×

Welcome to the Slashdot Beta site -- learn more here. Use the link in the footer or click here to return to the Classic version of Slashdot.

Thank you!

Before you choose to head back to the Classic look of the site, we'd appreciate it if you share your thoughts on the Beta; your feedback is what drives our ongoing development.

Beta is different and we value you taking the time to try it out. Please take a look at the changes we've made in Beta and  learn more about it. Thanks for reading, and for making the site better!

Comments

top

Bitcoin Exchange Flexcoin Wiped Out By Theft

stinerman Re:Who is doing this? (704 comments)

You will still pay those taxes, even if they are in Bitcoin, because the US courts will force you to, or they will throw you in jail for tax evasion..

This is about the only false part of your post. Taxes must be paid in legal tender, which Bitcoins are not. One must first convert them to dollars and then onward to the tax man.

about a month and a half ago
top

Bitcoin Exchange Flexcoin Wiped Out By Theft

stinerman Re:Who is doing this? (704 comments)

I would put it past them. This is incredibly small potatoes for them. I know a lot of the bitcoin apologists think they're doing something incredibly revolutionary. They aren't. Basic economics says this is bound to failure because there is a fixed amount of coins to be mined. That's a very bad feature of a currency (works great for an investment, though one will always need to find the next fool)

Maybe organized crime is involved or maybe a couple of 8th graders. I really don't know, nor do I care. I'm just basking in the shadenfreude at this point.

about a month and a half ago
top

MtGox Files For Bankruptcy Protection

stinerman Re:Ha ha (465 comments)

My toaster isn't worth as much as it was when I bought it, either.

Money is supposed to be a medium of exchange, not an investment. If you believe that a zero inflation rate is a good thing, I suggest you take an introductory course in economics.

about a month and a half ago
top

Krugman: Say No To Comcast Acquisition of Time Warner

stinerman Re:Paul Krugman, 1998 (187 comments)

Yes. That is the kind of logic you get when you've been reading the website he's linking to.

about 2 months ago
top

Krugman: Say No To Comcast Acquisition of Time Warner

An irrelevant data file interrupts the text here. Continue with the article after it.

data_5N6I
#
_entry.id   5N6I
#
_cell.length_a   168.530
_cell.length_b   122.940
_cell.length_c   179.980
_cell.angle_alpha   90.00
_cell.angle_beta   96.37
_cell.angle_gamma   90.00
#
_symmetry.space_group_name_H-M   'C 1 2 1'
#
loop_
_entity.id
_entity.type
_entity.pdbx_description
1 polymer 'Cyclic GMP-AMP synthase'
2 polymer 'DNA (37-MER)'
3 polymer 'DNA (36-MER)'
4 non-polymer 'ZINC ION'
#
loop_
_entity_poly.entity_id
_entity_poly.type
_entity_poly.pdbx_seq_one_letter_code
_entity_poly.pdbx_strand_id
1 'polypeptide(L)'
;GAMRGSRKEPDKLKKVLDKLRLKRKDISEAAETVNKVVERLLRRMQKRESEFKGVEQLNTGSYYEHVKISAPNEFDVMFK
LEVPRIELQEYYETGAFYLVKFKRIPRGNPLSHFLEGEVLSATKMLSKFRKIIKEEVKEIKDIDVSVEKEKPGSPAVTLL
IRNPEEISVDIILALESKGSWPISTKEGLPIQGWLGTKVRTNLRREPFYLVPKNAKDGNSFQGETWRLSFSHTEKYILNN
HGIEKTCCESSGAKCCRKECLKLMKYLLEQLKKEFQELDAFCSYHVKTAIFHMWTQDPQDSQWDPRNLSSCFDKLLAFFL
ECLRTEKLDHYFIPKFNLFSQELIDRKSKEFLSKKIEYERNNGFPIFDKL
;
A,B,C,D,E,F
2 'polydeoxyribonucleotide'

stinerman Re:Ok (187 comments)

Not everwhere is there a monopoly. For instance where I live in Columbus, I can choose from Time Warner or WOW. If you or I or anyone else wanted to, they could set up a company and run their own wires. Guess what? No one else wants to. Last mile connectivity is a natural monopoly and ought to be regulated as a utility.

As someone else in the comments said, let's require them to split the infrastructure from the services. Then we'll have real competition.

about 2 months ago
top

Court Says Craigslist Sperm Donor Must Pay Child Support

stinerman Re:Dont do anyone any favors (644 comments)

Yeah, but that would mean that Kansas would have to admit that lesbians are people with equal rights and responsibilities. Not likely.

about 3 months ago
top

The Whole Story Behind Low AP CS Exam Stats

stinerman Re:So, whom to H8? (325 comments)

True. Not only AP but CS at all. When I was in high school (early aughts), no programming/CS classes were even offered. To the best of my knowledge they still aren't.

about 3 months ago
top

How the Lessons of Columbine Saved Lives At Arapahoe High School

stinerman Re:police arive within 'minutes' (894 comments)

Well the question is really why is it such a recent phenomena in the US? Its a very difficult question to answer. Bowling for Columbine tried to answer it (or at least pretended to try to answer it), and didn't really have a good answer.

I don't think anyone can make a case that school shootings are a direct consequence of a lack of firearms. That can't possibly be true as evidenced by the fact that Europe doesn't have these things happen daily. It has to be something cultural. We do have a weird fetishization with firearms in this country. I don't know where that came from. Perhaps it was a necessary consequence of decades of moving west across the plains and living off the land.

I don't claim to have all the answers, but it simply cannot be the case that school shootings are directly related to the number of privately-owned guns.

about 4 months ago
top

Surge In Litecoin Mining Leads To Graphics Card Shortage

stinerman Re:Lol@fads. (213 comments)

Now that's the right attitude to have. You know it's a bunch of people buying an investment (not a currency), hoping it will appreciate so that they can cash out once it hits a high enough price point.